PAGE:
11 Four-Letter Word
Trucker lingo doesn't always have to be something fancy or funny. "Four-letter word" is the opposite of the "Big Word" above, it means "Open," and is referring to weigh stations being open. Other terms; "Checking ground pressure," which also means the weigh station is open and they're running trucks across the scales - also known as "running you across."
10 Brake Check
If you hear them talking about brake checks, chances are that they're not actually talking about testing the brakes. It means that there is a traffic tie-up ahead, which will require immediate slowing down or stopping - as in: "You've got a brake check ahead of you." We're really starting to appreciate all this secret info.
9 Go To Company
This is what you say when you tell another driver from your company to go to the designated company CB channel. Drivers do this so that they can talk about company business or personal matters without monopolizing the channel. Occasionally there are some things that don't have to be broadcast to everyone.
8 Kojak With A Kodak
Kojak was an old television show about a cop, and a Kodak is a brand of camera. So, when they're saying there's a "Kojak with a Kodak," they're telling other truckers that there's a speed trap up ahead, where a cop is pointing his radar gun like a camera. When a trucker sees a speed trap up ahead, he's sure to let all his fellow truckers know about it.
7 Georgia Overdrive
A "Georgia Overdrive" is when a truck driver in a big 18-wheeler is coasting down a hill, but there's more to it than that. When he puts the transmission in neutral, it can get rid of the governor that keeps the truck from speeding up, and if the hill is steep enough, the driver can pick up a lot of speed.
6 Paying The Water Bill
Truckers are no different than the rest of us, they still have to go to a rest stop or even get off the highway when nature calls. When a truck driver has to do this, they say to others that they have to "Pay the water bill." Talk about poetry.
5 Got A Clean Shot
A lot of the lingo that truck drivers use has to do with dealing with police officers. Maybe because the cops really can throw a wrench in the works if they pull you over. When they say you "have a clean shot", it means that there are no cops on the road up ahead and you can go as fast as you want without worrying about being pulled over.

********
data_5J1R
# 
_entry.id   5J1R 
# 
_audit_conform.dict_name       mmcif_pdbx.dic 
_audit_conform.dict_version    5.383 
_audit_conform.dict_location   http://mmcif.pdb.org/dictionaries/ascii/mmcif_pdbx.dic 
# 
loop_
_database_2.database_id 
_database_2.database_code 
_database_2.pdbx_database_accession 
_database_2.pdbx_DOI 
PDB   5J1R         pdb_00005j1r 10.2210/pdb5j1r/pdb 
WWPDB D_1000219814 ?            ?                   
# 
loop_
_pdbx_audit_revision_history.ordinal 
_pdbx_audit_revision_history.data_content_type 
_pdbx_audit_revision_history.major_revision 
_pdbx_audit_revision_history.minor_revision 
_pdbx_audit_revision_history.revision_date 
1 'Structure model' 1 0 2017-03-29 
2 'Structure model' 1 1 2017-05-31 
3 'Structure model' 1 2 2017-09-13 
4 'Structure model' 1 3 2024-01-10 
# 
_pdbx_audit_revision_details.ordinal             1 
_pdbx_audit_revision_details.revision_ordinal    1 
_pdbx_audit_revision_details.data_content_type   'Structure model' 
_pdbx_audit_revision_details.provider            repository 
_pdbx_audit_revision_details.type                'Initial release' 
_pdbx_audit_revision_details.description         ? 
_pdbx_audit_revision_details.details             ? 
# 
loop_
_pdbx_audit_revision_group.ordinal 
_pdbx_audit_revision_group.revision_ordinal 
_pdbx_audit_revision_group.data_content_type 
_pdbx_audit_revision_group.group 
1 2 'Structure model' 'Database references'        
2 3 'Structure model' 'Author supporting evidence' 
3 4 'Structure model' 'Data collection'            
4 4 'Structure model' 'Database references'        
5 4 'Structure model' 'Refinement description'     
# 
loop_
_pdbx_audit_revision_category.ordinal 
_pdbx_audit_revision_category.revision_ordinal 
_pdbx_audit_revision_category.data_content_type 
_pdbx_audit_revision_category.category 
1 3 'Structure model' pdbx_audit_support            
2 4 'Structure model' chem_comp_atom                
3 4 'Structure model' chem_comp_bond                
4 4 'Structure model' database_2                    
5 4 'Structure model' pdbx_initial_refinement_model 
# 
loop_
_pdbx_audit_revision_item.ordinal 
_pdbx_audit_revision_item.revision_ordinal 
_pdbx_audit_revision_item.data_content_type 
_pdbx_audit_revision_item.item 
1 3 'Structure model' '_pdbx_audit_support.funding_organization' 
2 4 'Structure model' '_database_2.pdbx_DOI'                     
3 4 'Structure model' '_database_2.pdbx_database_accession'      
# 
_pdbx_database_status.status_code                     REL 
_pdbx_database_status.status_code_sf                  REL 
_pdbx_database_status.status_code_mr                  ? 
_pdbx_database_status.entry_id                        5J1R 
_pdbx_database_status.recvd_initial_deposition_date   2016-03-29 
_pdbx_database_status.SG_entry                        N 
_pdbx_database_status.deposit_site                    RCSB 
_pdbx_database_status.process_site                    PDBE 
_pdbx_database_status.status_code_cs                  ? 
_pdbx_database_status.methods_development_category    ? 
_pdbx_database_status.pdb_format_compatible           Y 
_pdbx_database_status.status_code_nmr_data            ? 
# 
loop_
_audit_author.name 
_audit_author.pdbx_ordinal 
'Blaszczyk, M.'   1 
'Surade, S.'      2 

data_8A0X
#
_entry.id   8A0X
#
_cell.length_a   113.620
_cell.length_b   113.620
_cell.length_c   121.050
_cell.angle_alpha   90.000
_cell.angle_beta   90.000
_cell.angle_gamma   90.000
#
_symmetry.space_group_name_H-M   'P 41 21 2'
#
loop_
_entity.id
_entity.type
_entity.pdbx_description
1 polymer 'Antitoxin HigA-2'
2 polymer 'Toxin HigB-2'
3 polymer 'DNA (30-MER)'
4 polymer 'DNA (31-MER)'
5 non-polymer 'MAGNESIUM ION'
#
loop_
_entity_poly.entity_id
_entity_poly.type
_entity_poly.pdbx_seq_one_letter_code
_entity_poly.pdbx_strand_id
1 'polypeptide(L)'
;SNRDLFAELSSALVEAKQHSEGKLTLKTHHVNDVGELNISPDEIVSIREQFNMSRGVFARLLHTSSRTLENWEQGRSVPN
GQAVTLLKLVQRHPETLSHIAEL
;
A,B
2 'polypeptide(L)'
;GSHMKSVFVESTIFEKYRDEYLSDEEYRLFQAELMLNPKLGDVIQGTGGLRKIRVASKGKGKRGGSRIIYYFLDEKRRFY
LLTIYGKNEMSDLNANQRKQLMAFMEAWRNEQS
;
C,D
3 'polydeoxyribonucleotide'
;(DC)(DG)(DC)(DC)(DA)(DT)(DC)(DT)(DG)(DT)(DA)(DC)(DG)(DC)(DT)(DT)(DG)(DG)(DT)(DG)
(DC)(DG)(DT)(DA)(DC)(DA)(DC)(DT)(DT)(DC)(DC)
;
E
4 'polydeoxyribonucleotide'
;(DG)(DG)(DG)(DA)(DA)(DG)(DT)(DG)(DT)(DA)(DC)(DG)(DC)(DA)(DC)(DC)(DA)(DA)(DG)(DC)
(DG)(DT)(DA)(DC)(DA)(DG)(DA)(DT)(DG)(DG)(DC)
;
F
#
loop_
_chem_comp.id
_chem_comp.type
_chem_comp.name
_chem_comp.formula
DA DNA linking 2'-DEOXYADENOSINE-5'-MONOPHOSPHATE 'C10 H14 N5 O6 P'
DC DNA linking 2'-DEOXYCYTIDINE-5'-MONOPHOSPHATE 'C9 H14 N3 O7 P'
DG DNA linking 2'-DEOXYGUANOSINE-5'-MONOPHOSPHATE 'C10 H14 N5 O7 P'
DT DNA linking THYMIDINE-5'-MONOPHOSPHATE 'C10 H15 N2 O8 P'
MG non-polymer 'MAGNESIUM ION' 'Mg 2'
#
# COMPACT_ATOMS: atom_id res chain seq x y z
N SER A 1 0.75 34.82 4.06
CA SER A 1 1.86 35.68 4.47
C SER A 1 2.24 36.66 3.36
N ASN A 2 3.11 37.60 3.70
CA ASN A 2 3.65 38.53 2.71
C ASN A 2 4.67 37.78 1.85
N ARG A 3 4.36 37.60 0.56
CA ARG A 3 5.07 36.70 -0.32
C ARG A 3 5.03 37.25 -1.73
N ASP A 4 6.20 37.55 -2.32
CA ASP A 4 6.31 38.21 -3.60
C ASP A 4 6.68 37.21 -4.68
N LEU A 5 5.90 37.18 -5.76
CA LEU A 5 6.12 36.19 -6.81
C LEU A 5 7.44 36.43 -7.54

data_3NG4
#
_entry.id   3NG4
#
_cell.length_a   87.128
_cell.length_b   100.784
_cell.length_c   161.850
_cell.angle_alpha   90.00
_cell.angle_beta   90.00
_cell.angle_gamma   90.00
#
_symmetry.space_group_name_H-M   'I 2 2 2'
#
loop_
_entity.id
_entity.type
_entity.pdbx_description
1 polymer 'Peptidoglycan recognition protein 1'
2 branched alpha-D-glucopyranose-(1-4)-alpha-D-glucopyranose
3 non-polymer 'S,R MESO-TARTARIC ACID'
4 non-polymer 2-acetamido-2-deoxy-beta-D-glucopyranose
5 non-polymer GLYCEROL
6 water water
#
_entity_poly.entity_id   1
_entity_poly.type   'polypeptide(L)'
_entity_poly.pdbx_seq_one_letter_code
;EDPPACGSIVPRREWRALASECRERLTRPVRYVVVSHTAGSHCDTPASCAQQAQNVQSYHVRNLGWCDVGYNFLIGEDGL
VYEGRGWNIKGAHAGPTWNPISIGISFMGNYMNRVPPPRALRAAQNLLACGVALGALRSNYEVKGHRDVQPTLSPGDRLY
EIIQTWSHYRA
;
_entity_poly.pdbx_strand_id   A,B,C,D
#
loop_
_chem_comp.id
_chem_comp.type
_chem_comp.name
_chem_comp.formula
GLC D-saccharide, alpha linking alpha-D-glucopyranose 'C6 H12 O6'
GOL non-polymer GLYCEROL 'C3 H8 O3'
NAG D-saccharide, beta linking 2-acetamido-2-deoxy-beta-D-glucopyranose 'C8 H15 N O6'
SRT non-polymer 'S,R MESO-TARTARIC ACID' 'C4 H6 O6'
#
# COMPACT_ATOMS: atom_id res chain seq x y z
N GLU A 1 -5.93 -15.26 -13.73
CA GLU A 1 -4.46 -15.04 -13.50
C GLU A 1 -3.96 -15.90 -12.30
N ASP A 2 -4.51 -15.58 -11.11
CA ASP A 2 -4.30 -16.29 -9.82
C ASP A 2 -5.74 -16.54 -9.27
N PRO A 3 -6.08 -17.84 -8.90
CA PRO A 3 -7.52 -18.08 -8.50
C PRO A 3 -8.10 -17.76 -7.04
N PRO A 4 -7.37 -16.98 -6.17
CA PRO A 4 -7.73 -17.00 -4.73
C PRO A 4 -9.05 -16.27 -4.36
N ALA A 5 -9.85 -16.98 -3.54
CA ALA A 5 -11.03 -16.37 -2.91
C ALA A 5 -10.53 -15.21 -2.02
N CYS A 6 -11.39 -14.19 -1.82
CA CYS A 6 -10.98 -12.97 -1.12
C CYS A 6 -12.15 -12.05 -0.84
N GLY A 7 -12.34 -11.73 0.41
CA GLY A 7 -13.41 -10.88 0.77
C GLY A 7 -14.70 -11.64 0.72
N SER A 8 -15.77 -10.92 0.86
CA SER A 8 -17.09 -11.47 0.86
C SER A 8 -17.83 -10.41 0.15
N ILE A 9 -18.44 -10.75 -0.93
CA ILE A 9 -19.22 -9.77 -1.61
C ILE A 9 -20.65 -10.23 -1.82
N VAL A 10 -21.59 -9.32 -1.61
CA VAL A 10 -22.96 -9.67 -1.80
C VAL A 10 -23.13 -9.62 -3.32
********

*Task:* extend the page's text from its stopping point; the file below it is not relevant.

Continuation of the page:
4 Hammer Down
If you're a trucker and you're going as fast as you possibly can with the pedal to the metal, then in trucker lingo, you're "putting the hammer down." Some of these trucks have governors built into them so they can't go over the speed limit. But every once in a while, you see one just screaming down the road, and that's a trucker putting the hammer down.
When a trucker gets on the CB and says "Careful, there's a gator up the road", it means that there's a big chunk of a blown tire laying on the road. Why gator? Perhaps because a large piece of rubber looks a bit like a lazy alligator that's relaxing in the sun?
2 Big Road
Truckers spend a lot of time on the road, that is literally their job. These roads range from windy country roads to the widest of highways, and all of these roads have different names in trucker lingo. The "Big Road" is the Interstate, where truckers spend most of their time.
1 Through The Woods
We already told you what the Big Road was, but even a truck driver can't be on the interstate or the highway all the time. When the driver says he's going "through the woods", this doesn't necessarily mean a wooded country road. The point of the saying is that the driver's taking the backroads and not the main route.